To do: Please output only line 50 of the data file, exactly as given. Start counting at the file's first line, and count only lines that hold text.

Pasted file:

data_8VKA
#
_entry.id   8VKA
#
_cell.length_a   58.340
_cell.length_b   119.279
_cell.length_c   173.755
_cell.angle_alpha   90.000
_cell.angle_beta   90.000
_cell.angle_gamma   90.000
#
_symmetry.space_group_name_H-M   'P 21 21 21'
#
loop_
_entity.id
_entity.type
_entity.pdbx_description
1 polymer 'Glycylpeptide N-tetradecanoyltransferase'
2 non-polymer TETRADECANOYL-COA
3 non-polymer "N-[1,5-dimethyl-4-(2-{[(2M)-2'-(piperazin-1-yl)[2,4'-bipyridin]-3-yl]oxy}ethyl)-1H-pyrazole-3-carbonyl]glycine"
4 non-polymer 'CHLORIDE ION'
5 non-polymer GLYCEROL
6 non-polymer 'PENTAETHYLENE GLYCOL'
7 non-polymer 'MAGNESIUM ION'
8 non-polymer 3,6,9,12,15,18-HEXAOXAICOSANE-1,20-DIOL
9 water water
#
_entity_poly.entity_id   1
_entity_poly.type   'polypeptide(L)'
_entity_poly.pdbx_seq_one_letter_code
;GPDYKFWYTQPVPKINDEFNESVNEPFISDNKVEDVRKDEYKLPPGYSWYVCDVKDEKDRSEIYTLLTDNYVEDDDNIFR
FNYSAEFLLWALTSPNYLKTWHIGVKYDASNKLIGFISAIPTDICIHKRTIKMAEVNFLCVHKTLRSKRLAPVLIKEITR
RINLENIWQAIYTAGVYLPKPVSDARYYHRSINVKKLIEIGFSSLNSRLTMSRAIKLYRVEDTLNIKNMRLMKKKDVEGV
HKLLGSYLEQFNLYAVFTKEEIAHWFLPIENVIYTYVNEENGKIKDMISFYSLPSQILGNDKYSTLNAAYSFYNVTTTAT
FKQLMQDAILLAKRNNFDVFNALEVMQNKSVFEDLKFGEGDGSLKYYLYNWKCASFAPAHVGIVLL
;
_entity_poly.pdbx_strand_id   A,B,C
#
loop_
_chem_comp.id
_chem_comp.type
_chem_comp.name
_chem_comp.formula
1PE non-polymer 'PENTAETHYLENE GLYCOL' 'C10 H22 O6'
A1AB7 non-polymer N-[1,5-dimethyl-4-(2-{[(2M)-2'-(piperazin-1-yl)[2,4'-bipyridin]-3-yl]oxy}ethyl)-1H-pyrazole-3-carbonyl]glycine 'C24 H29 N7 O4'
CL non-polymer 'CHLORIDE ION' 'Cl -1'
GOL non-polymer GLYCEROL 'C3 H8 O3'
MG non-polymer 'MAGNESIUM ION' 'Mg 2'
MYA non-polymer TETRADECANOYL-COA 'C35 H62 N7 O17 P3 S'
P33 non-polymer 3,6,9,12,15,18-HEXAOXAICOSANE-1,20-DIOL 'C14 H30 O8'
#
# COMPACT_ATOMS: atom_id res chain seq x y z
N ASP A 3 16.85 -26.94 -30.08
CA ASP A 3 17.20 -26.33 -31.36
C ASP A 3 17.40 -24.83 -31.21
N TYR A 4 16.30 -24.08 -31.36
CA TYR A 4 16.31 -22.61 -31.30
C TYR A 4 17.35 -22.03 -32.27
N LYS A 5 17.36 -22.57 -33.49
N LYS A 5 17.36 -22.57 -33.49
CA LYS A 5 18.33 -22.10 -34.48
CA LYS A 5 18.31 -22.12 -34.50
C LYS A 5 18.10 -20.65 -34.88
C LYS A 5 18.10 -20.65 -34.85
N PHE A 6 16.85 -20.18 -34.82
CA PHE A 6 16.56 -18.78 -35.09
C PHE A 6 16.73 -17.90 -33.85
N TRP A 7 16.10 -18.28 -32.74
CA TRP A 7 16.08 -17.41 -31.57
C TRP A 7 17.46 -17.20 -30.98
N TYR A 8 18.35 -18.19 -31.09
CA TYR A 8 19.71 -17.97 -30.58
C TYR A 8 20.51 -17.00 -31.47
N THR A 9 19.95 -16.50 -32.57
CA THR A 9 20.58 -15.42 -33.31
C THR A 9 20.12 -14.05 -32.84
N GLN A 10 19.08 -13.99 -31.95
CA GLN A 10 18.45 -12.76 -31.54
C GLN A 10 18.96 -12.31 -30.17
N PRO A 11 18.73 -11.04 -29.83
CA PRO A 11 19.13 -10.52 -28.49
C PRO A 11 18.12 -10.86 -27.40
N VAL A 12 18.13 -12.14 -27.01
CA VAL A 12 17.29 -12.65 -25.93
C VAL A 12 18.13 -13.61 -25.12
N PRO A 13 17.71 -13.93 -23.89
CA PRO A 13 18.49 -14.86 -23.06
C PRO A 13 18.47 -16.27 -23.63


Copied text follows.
P33 non-polymer 3,6,9,12,15,18-HEXAOXAICOSANE-1,20-DIOL 'C14 H30 O8'